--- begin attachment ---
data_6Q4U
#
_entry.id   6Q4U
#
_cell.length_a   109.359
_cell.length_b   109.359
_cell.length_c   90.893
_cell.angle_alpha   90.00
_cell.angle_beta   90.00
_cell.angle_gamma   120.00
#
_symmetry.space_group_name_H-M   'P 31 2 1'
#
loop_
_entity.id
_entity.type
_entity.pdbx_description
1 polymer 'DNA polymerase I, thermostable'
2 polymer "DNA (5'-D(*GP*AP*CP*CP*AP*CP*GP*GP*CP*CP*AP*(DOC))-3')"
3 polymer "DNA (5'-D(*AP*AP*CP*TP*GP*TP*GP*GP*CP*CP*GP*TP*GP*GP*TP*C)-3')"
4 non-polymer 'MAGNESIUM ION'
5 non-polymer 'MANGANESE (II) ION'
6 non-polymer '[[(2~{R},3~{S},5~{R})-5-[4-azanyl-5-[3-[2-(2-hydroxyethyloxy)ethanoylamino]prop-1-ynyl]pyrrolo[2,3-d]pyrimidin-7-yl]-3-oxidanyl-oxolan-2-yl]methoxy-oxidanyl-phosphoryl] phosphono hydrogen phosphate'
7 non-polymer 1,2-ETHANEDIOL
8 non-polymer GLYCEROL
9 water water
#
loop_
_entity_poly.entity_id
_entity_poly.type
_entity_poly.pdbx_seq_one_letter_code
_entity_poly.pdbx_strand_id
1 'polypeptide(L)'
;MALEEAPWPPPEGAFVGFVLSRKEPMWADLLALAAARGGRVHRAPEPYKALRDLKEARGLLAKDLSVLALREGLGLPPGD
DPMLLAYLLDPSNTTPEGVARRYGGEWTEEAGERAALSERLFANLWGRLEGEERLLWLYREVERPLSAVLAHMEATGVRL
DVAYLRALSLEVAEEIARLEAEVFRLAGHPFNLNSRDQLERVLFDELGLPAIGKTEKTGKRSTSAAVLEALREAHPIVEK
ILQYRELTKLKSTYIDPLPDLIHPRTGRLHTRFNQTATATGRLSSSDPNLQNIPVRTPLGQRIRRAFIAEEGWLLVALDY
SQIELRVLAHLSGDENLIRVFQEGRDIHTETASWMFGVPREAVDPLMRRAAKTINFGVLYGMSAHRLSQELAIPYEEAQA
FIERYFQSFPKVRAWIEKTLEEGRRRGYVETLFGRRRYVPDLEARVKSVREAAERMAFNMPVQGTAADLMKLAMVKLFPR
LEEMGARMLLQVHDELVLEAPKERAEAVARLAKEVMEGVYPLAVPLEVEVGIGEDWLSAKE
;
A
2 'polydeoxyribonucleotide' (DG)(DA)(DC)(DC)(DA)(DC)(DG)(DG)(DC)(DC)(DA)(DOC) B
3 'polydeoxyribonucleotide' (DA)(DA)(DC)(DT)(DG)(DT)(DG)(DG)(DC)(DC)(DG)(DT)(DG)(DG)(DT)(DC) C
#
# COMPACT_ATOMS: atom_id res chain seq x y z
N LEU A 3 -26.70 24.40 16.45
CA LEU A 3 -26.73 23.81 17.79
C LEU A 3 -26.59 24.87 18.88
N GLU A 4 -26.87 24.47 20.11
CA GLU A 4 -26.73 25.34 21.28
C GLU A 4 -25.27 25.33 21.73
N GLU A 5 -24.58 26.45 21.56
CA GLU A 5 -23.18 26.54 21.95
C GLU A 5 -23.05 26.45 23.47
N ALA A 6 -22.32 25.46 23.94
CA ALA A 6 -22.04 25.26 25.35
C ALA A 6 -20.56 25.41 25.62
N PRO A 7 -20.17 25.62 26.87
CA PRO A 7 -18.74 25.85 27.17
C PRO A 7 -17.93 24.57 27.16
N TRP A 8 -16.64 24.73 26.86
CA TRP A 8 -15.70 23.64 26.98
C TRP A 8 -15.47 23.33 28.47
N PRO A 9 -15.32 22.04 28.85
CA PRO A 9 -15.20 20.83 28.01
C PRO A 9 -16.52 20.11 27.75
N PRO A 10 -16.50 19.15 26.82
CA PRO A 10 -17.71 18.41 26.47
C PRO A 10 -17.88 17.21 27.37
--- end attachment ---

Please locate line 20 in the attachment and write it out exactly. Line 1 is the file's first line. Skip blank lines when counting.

3 polymer "DNA (5'-D(*AP*AP*CP*TP*GP*TP*GP*GP*CP*CP*GP*TP*GP*GP*TP*C)-3')"